As students return to the classroom, addressing instructional time lost to COVID-19 may be one of educators’ greatest challenges this new school year. Although students have made a range of skill gains during the pandemic, state assessment data show declines in mastery of grade-level standards, especially for low-income students and students of color.
This issue has captured the attention of federal policymakers, as districts are required to spend 20 percent of the American Rescue Plan’s Elementary and Secondary School Emergency Relief (ARP ESSER) funds to help students catch up.
By facilitating strategies such as personalization and acceleration, technology has shown evidence as a potential tool to support students at risk of falling behind peers. However, research also shows that the simple adoption of a digital tool is insufficient for significantly impacting student outcomes. In recognition, a new guidance resource from the U.S. Department of Education recommends that states and districts think beyond tool adoption to address lost instructional time.
The guidance encourages states and districts to set standards for effective digital learning — pointing specifically to the ISTE Standards — and provide professional development for educators aligned to this vision for effective technology use. Specifically, the Department writes:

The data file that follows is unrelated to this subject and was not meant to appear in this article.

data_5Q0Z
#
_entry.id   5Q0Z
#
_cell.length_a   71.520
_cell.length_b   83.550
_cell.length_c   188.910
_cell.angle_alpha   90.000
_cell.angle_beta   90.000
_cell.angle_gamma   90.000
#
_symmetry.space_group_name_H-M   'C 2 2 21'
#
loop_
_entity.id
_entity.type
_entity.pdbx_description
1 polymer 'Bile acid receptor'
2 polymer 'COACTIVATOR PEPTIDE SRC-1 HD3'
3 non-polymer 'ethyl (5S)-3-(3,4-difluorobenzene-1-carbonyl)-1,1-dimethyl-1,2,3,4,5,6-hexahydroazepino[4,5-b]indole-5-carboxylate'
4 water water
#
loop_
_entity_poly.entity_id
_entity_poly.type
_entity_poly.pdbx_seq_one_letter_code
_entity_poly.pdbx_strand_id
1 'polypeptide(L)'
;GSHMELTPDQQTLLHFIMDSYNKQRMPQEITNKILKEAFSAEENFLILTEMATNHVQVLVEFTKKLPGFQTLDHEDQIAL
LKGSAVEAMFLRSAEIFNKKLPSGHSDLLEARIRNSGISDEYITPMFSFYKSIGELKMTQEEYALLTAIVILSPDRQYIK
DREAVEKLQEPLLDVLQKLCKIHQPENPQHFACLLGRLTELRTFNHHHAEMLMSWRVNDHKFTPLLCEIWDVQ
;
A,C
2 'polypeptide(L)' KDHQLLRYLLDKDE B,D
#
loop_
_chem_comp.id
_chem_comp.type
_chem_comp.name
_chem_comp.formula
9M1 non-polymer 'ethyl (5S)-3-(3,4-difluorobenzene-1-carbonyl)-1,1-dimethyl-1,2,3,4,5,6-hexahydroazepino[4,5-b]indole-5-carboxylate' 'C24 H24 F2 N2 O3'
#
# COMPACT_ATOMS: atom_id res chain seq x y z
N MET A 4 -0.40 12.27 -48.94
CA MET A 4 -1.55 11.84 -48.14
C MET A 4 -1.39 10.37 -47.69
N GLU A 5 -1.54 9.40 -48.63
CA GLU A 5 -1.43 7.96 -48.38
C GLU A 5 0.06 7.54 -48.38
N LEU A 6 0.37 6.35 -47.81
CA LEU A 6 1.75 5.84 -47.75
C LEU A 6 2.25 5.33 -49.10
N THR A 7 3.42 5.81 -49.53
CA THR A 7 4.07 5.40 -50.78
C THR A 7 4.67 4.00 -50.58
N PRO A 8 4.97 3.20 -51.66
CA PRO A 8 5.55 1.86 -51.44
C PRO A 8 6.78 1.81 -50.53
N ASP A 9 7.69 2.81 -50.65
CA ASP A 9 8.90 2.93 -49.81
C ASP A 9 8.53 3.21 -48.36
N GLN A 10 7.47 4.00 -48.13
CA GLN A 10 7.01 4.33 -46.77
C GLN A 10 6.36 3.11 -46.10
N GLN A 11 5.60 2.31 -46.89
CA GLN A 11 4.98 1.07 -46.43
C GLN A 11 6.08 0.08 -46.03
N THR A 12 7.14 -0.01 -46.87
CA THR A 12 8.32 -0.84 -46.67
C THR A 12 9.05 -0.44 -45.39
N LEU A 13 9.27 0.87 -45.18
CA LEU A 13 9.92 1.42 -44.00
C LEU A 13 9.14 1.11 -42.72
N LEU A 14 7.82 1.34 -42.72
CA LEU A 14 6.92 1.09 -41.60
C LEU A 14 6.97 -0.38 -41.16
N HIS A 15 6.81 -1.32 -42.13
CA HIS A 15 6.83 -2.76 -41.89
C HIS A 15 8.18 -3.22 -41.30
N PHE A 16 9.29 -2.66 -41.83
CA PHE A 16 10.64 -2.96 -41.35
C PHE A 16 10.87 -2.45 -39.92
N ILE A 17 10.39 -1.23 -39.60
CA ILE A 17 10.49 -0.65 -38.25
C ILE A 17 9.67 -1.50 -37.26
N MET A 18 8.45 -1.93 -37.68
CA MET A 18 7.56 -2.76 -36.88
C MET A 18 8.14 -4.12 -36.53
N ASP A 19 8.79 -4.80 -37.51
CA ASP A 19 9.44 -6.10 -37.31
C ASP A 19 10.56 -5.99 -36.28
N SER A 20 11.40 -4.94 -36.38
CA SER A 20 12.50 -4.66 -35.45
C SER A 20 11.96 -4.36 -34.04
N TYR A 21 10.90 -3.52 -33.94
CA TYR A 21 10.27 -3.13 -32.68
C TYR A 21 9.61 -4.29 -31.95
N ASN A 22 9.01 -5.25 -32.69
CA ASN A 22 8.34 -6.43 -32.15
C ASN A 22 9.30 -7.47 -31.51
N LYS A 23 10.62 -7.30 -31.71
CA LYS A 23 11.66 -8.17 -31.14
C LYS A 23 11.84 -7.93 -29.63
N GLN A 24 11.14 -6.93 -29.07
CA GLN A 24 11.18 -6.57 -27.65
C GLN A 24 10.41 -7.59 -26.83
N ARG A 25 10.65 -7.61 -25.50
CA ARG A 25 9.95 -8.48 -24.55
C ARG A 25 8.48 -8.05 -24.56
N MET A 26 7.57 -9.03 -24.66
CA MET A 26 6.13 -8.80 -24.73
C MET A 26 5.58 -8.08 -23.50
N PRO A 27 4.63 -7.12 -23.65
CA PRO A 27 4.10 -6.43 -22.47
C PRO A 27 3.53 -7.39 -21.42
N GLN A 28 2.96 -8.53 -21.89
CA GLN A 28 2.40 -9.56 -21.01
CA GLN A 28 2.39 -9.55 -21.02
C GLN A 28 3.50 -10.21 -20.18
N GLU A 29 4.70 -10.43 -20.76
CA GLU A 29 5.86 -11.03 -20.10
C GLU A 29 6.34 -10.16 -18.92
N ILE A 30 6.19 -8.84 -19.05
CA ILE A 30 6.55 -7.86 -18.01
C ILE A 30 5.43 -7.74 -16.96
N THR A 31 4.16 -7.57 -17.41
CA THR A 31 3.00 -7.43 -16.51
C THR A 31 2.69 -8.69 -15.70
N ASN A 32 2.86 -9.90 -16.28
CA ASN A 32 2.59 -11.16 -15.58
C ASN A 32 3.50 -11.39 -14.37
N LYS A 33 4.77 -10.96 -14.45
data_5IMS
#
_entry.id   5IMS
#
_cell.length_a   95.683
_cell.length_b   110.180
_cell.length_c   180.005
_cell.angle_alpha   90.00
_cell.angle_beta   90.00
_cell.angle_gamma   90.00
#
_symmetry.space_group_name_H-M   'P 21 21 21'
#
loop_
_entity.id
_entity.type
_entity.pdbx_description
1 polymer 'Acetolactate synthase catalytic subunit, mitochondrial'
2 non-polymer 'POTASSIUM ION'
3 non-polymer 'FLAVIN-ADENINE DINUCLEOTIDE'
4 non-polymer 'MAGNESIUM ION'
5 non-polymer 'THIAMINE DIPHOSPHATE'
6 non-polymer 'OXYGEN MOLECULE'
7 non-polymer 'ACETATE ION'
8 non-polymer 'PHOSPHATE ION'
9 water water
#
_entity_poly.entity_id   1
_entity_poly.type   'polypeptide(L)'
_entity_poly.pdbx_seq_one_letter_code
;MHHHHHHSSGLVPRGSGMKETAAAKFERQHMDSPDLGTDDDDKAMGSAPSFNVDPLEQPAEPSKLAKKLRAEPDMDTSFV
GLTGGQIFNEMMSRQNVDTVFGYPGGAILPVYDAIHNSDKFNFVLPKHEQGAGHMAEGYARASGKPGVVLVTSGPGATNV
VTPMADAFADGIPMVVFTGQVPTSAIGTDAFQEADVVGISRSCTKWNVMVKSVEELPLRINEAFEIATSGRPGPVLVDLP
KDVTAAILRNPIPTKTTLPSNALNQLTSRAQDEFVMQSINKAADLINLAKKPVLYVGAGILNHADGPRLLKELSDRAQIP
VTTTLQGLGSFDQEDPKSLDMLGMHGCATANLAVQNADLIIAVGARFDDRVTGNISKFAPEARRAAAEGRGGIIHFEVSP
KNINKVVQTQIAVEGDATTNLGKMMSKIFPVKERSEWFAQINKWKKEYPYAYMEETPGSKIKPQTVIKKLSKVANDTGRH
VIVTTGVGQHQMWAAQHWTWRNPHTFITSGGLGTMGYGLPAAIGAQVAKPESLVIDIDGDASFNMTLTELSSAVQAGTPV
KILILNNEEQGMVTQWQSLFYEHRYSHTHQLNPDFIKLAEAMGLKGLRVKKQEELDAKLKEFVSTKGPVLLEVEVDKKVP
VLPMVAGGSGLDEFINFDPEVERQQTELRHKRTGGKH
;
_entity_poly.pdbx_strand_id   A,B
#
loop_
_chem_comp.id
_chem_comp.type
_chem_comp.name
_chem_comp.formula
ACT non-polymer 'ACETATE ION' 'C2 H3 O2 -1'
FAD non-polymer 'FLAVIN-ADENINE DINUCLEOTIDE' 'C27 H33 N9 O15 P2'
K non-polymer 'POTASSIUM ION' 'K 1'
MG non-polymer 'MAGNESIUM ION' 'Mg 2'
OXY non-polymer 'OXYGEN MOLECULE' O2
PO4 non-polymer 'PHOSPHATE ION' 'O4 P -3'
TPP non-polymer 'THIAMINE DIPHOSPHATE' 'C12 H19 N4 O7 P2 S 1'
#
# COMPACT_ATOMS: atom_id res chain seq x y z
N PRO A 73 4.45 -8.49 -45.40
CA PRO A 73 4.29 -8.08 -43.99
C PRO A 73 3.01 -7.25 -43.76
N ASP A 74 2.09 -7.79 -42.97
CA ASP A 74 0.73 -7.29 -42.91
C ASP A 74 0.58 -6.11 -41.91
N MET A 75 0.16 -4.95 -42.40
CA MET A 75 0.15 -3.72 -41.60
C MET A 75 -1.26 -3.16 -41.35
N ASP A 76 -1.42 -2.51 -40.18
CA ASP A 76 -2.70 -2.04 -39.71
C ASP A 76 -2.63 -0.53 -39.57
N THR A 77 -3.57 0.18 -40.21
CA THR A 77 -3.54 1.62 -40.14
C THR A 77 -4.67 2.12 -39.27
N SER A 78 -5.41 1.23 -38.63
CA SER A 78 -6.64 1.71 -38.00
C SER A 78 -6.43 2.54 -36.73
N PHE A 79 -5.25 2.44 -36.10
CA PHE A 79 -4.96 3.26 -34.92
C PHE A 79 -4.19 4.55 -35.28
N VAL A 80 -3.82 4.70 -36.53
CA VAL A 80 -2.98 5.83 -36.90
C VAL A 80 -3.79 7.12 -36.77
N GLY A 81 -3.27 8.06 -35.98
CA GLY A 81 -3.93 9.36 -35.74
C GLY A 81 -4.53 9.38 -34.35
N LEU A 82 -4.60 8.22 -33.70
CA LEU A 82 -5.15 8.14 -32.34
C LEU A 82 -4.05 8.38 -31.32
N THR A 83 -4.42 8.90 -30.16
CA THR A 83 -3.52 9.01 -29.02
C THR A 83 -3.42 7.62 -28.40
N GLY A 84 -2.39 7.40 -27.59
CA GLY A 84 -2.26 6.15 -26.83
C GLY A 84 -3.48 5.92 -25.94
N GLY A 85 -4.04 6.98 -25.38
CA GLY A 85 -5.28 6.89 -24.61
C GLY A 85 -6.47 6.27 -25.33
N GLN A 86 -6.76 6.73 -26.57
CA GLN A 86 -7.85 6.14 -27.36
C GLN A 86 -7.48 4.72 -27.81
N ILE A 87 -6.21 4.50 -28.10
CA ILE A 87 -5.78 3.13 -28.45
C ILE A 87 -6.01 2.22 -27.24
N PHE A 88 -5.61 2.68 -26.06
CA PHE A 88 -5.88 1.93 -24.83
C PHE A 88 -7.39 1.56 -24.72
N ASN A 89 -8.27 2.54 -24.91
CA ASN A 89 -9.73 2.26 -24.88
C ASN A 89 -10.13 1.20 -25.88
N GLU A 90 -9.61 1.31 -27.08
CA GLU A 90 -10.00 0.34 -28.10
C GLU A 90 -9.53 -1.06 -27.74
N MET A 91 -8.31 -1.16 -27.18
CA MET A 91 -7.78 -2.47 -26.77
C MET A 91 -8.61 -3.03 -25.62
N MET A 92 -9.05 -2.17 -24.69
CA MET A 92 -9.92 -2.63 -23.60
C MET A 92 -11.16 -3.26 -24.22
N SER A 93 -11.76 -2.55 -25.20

Technology can be an important tool for educators regularly administering formative assessments and adapting instructions based on the results. This is especially true when technology embeds formative assessment and enables authentic and enriching learning experiences. To avoid using technology in a way that emphasizes routine drills focused on repetition with lower levels of adult support, leaders should set standards for digital learning, and provide educators ample professional development on the effective use of technology.
Furthermore, the department’s guidance encourages the use of technology for innovative strategies such as independent learning, small-group approaches, remote tutoring and family engagement.
As ARP ESSER funds must be obligated for specific activities by September 30, 2024, states and districts will have to engage in strategic investments that lead to sustainable impact on student outcomes beyond the funding cut-off date. This new federal guidance recognizes that such efforts must involve both vision-setting and educator capacity building in parallel to supporting digital tool access.
Additional resources from various federal agencies to supports schools’ digital learning this year include:
- Emergency connectivity funds to support access to digital tools and internet connectivity
- Home internet access guidance for states and districts
- Safer Schools and Campuses Best Practices Clearinghouse
- COVID-19 Handbook, Volume 2: Roadmap to Reopening Safely and Meeting All Students' Needs
Ji Soo Song is a senior policy advisor at ISTE. He leads research, analysis and communication of federal, state and local policy issues related to digital learning standards, educator credentialing systems and professional development funding streams.